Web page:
Top Ten Most Important Miami Restaurants of the Decade

Photo by Simon Hare
Michael's Genuine pioneered fine dining in Miami's Design District.
Let's end the year with a bang-bang look at the most important restaurants of the decade. Caveat: It must still be in business. And we're skipping those historically important places (like China Grill, Joe's Stone Crab, Versailles, etc.) whose main impact occurred prior to 2000. So, alphabetically:

Barton G
In the early years of the decade, when so many chefs around town still thought cutting edge meant papaya salsa on fish, Barton G was spinning out one outrageously inventive dish after another after another -- always staying at least a few steps ahead of the competition on the latest gastronomic trends and technologies. And still is.

Giancarla Bodoni has quietly led the way towards use of organic and local product -- this is the first organic Italian restaurant in America  -- while maintaining Escopazzo's reputation since 1993 as one of the consistent go-to places for great contemporary Italian cuisine.

The River Oyster Bar
There was a time, not that long ago but before Oceanaire and the very recent Cape Cod Room and Fin, that David Bracha was about the only person serving fresh seafood in classic yet contemporary manner. It should also be noted that he was on the Brickell side of downtown before the Brickell side of downtown was cool. Bracha also pioneered the idea of an "oyster bar" -- well, not really, but The River remains one of the few places that has a reputable one.

Michael's Genuine Food & Drink
Influential in so many ways, but perhaps most importantly it just about single-handedly jump-started the once-moribund, now-riveting Design District dining scene. Along with Giancarla, Michael Schwartz likewise championed local sourcing, and made pure, fresh, healthily-prepared foods really really fashionable.

Michelle Bernstein was Miami's most nationally celebrated chef of the decade, which makes this flagship restaurant of hers very important indeed. Michy's was also one of the first of our serious chef-driven neighborhood eateries, and helped to kick-start the MiMo area.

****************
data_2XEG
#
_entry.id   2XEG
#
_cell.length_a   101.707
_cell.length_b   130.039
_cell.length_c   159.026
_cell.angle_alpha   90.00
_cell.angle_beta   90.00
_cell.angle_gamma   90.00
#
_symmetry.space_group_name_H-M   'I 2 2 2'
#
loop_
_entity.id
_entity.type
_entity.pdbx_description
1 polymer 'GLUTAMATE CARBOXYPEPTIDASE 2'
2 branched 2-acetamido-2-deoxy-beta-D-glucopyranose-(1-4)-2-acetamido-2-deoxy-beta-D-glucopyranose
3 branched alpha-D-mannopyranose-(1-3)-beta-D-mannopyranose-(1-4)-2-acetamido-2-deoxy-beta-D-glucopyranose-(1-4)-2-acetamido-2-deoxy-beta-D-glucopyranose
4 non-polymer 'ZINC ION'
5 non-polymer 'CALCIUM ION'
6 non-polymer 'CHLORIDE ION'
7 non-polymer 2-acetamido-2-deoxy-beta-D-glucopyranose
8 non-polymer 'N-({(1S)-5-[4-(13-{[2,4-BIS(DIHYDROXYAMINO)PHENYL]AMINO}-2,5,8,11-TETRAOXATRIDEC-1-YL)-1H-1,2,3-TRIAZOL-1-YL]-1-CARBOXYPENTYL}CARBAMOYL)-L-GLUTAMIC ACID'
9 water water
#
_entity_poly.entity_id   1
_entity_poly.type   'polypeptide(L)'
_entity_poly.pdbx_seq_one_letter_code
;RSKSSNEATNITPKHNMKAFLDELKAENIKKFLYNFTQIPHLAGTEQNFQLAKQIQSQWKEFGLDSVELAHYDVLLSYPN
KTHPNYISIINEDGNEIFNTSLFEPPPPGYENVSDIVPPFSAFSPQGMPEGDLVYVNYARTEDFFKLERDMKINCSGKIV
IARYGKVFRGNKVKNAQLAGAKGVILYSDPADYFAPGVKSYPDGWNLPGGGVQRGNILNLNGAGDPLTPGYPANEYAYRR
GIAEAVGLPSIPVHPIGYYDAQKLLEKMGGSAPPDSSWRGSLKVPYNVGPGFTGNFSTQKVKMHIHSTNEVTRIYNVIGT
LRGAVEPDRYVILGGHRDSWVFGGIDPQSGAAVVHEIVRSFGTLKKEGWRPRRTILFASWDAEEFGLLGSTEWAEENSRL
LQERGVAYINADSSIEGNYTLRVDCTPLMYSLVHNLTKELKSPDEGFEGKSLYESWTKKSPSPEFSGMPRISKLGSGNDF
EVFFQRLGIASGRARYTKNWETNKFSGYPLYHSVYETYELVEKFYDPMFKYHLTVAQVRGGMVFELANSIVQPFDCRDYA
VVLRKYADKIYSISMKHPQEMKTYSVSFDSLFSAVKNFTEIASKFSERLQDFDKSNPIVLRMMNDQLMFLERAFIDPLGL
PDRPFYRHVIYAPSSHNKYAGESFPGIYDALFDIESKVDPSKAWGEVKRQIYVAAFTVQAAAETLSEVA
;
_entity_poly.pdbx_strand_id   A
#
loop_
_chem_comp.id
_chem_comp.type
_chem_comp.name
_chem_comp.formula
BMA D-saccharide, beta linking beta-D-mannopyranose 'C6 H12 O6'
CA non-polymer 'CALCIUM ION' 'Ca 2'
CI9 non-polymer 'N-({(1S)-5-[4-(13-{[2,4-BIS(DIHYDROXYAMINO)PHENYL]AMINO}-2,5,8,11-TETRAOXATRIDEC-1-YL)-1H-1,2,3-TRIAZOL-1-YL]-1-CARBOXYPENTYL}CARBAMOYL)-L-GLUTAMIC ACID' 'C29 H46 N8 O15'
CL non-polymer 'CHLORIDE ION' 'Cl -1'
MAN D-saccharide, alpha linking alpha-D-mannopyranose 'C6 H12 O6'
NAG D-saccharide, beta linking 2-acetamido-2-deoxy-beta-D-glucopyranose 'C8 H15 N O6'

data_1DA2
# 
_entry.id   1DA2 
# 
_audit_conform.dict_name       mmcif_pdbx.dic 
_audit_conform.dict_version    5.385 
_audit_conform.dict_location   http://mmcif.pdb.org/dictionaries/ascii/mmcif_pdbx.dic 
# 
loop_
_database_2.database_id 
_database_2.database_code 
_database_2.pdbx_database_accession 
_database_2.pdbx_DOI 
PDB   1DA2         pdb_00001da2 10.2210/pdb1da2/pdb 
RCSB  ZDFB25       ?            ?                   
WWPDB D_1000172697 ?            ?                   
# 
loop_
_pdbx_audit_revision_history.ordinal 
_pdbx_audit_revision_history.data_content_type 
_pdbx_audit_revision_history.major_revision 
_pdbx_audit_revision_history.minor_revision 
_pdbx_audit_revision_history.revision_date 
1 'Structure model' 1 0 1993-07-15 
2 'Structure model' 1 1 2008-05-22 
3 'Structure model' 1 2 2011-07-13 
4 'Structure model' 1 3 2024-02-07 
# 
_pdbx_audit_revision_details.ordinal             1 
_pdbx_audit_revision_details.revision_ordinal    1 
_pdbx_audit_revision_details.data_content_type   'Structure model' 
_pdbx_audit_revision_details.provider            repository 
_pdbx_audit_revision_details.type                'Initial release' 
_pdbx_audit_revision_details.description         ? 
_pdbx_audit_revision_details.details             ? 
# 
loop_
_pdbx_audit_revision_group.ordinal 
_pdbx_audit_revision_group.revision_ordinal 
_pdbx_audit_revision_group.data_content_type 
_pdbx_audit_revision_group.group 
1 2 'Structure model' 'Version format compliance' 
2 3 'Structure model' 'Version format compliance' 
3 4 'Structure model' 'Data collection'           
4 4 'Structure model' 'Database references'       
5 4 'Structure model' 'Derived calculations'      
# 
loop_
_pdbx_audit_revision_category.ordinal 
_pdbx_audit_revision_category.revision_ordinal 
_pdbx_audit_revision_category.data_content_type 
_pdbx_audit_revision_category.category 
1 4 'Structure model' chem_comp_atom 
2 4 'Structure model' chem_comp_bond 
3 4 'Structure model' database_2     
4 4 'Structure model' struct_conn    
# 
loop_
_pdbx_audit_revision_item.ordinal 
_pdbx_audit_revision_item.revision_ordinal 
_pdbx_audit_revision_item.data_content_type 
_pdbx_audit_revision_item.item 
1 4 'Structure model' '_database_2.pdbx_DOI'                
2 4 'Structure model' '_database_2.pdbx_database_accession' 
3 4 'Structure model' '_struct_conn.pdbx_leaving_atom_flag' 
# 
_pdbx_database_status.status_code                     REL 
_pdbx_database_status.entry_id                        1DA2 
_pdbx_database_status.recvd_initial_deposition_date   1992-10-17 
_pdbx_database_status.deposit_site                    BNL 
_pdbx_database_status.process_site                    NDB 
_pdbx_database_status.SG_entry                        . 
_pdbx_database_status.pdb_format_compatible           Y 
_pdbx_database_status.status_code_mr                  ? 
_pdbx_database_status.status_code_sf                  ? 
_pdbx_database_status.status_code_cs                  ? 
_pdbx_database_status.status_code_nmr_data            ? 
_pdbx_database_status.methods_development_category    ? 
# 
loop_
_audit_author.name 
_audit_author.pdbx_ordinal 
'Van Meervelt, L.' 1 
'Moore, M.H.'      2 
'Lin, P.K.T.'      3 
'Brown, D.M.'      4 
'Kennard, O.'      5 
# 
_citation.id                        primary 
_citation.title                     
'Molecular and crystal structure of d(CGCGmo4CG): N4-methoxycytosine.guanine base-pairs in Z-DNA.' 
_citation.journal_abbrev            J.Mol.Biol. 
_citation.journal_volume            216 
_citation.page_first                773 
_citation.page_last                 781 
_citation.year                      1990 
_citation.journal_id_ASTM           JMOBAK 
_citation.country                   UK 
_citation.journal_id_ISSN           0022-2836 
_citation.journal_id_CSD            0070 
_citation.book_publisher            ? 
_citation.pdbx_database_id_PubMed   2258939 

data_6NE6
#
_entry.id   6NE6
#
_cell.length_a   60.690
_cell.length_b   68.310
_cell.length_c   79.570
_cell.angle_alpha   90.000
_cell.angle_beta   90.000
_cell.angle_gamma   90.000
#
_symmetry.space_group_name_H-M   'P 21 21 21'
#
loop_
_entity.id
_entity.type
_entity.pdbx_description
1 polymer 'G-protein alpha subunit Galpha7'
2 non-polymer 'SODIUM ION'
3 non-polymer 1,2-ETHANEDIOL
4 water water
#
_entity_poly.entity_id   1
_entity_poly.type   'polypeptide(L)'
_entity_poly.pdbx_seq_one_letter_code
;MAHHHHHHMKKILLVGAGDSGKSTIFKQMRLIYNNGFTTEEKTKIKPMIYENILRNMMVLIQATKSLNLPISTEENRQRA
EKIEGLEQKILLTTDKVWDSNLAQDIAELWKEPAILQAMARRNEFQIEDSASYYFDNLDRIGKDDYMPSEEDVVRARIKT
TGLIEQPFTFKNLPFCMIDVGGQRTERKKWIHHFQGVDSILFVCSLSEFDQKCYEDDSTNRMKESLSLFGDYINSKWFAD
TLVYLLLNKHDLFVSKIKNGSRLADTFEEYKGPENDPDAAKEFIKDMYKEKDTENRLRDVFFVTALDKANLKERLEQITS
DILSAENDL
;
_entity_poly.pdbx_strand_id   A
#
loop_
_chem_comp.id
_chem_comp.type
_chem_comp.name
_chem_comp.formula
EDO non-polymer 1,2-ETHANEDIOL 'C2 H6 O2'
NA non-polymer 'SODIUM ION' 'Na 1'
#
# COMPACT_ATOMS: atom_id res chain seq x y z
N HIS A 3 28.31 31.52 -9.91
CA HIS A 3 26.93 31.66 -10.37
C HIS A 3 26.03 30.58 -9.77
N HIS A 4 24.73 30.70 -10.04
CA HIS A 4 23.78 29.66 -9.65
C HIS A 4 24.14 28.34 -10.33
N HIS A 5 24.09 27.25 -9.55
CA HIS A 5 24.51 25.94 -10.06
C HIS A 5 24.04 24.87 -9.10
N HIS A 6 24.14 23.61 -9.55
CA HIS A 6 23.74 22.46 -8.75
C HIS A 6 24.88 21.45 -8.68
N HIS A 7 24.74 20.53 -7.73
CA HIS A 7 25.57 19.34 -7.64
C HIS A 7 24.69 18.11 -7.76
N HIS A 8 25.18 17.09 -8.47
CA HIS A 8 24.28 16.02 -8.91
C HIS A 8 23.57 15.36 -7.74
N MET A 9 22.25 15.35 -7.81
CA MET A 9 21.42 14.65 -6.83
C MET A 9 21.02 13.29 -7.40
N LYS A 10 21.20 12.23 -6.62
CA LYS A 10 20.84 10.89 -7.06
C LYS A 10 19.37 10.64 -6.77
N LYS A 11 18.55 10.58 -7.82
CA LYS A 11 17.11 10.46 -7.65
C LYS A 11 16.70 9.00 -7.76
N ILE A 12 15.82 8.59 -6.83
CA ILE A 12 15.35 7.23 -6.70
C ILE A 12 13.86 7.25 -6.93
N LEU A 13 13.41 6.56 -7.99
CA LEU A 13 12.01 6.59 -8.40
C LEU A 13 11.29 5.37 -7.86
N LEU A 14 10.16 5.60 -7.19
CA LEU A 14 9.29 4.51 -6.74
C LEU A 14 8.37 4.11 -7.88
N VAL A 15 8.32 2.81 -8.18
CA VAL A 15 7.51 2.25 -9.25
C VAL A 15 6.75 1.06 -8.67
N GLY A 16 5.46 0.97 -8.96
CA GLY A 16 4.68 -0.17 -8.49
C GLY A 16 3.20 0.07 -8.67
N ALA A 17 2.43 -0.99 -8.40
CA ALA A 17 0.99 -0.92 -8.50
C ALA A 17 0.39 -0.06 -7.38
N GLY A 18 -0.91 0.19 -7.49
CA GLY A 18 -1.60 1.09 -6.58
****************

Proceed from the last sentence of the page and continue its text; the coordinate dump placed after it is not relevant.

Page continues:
When it comes to brand name chefs, Miami is the Second Hand Rose of American cities. Quite frankly this can be a drag, but nobody complains about Nobu Matsuhisa coming to town -- his restaurant was one of the very first and is still pretty much the best of our imports. It could be argued, in fact, that Nobu's arrival first signaled to the rest of the country that Miami was ready to become a legitimate food city.

Palme d'Or
Philippe Ruiz has been at the helm of this Biltmore gem for the whole decade, and throughout this time Palme has served as the benchmark for fine dining in Miami. Period. Its Zagat sweep this year shows it remains relevant as ever.

Pascal's On Ponce/Red Light
We're pairing these two because the respective chef/owners, Pascal Oudin and Kris Wessel, have forged their personal visions into highly influential restaurants that serve as beacons of pure, honest cuisine. Plus they demonstrate just how far talent, dedication, and integrity can get you, which is an important lesson in any decade.

Prime One Twelve
The highest grossing restaurant in South Florida was a trailblazer in the SoFi scene, swung open the corral gates to the contemporary steak house craze, and remains top-of-the-list for those looking for an upscale South Beach dining experience.

Most obvious distinction might be that this is the only Sardinian restaurant in South Florida. But the reason we deem it important is that it was a forerunner to the whole wood-burning hearth oven pizza thing as well as one of the first sophisticated regional restaurants around these parts. Plus it sparked the Sunset Harbour area of South Beach, formerly home only to Joe Allen but now a hopping hood.

I didn't leave anyone out, did I?

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